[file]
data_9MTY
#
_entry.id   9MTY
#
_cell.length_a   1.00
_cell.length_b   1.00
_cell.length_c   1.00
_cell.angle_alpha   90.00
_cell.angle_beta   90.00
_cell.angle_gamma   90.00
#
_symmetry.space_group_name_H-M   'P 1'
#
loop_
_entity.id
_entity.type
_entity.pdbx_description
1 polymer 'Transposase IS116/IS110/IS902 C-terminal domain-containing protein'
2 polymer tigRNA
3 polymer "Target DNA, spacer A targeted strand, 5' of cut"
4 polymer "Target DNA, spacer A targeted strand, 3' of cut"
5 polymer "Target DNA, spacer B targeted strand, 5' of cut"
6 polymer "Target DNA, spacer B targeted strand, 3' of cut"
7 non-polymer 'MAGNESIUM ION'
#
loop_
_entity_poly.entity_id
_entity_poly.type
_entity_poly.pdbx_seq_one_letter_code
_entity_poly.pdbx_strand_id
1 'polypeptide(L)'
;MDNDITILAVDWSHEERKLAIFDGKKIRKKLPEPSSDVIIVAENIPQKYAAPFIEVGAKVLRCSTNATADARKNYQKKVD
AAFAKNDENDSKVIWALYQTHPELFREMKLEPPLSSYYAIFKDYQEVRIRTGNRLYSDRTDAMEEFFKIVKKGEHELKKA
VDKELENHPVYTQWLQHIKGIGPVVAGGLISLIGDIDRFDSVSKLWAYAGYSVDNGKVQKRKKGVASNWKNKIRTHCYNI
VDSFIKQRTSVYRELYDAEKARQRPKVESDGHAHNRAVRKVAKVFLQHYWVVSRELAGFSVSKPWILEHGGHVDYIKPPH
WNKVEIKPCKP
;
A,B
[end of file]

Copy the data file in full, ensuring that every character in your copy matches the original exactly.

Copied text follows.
data_9MTY
#
_entry.id   9MTY
#
_cell.length_a   1.00
_cell.length_b   1.00
_cell.length_c   1.00
_cell.angle_alpha   90.00
_cell.angle_beta   90.00
_cell.angle_gamma   90.00
#
_symmetry.space_group_name_H-M   'P 1'
#
loop_
_entity.id
_entity.type
_entity.pdbx_description
1 polymer 'Transposase IS116/IS110/IS902 C-terminal domain-containing protein'
2 polymer tigRNA
3 polymer "Target DNA, spacer A targeted strand, 5' of cut"
4 polymer "Target DNA, spacer A targeted strand, 3' of cut"
5 polymer "Target DNA, spacer B targeted strand, 5' of cut"
6 polymer "Target DNA, spacer B targeted strand, 3' of cut"
7 non-polymer 'MAGNESIUM ION'
#
loop_
_entity_poly.entity_id
_entity_poly.type
_entity_poly.pdbx_seq_one_letter_code
_entity_poly.pdbx_strand_id
1 'polypeptide(L)'
;MDNDITILAVDWSHEERKLAIFDGKKIRKKLPEPSSDVIIVAENIPQKYAAPFIEVGAKVLRCSTNATADARKNYQKKVD
AAFAKNDENDSKVIWALYQTHPELFREMKLEPPLSSYYAIFKDYQEVRIRTGNRLYSDRTDAMEEFFKIVKKGEHELKKA
VDKELENHPVYTQWLQHIKGIGPVVAGGLISLIGDIDRFDSVSKLWAYAGYSVDNGKVQKRKKGVASNWKNKIRTHCYNI
VDSFIKQRTSVYRELYDAEKARQRPKVESDGHAHNRAVRKVAKVFLQHYWVVSRELAGFSVSKPWILEHGGHVDYIKPPH
WNKVEIKPCKP
;
A,B